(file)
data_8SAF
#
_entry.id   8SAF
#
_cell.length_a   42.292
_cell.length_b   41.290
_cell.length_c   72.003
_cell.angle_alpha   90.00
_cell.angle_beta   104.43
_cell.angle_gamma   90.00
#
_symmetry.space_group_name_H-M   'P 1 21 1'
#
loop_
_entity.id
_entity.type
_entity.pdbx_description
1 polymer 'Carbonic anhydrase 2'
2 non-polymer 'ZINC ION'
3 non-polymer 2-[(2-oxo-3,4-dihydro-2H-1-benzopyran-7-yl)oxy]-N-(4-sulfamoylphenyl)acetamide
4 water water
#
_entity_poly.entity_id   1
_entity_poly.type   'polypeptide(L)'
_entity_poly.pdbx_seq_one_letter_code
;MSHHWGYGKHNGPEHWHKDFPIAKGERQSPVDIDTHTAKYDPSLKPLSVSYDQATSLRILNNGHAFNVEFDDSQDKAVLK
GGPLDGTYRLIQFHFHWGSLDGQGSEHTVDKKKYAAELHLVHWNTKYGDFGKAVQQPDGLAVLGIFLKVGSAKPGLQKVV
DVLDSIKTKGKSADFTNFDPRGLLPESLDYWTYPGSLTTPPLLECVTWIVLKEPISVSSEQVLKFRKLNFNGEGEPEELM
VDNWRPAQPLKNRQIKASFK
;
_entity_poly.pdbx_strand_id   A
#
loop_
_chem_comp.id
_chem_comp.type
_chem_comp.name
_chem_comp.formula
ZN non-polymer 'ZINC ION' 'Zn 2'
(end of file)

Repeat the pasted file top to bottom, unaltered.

data_8SAF
#
_entry.id   8SAF
#
_cell.length_a   42.292
_cell.length_b   41.290
_cell.length_c   72.003
_cell.angle_alpha   90.00
_cell.angle_beta   104.43
_cell.angle_gamma   90.00
#
_symmetry.space_group_name_H-M   'P 1 21 1'
#
loop_
_entity.id
_entity.type
_entity.pdbx_description
1 polymer 'Carbonic anhydrase 2'
2 non-polymer 'ZINC ION'
3 non-polymer 2-[(2-oxo-3,4-dihydro-2H-1-benzopyran-7-yl)oxy]-N-(4-sulfamoylphenyl)acetamide
4 water water
#
_entity_poly.entity_id   1
_entity_poly.type   'polypeptide(L)'
_entity_poly.pdbx_seq_one_letter_code
;MSHHWGYGKHNGPEHWHKDFPIAKGERQSPVDIDTHTAKYDPSLKPLSVSYDQATSLRILNNGHAFNVEFDDSQDKAVLK
GGPLDGTYRLIQFHFHWGSLDGQGSEHTVDKKKYAAELHLVHWNTKYGDFGKAVQQPDGLAVLGIFLKVGSAKPGLQKVV
DVLDSIKTKGKSADFTNFDPRGLLPESLDYWTYPGSLTTPPLLECVTWIVLKEPISVSSEQVLKFRKLNFNGEGEPEELM
VDNWRPAQPLKNRQIKASFK
;
_entity_poly.pdbx_strand_id   A
#
loop_
_chem_comp.id
_chem_comp.type
_chem_comp.name
_chem_comp.formula
ZN non-polymer 'ZINC ION' 'Zn 2'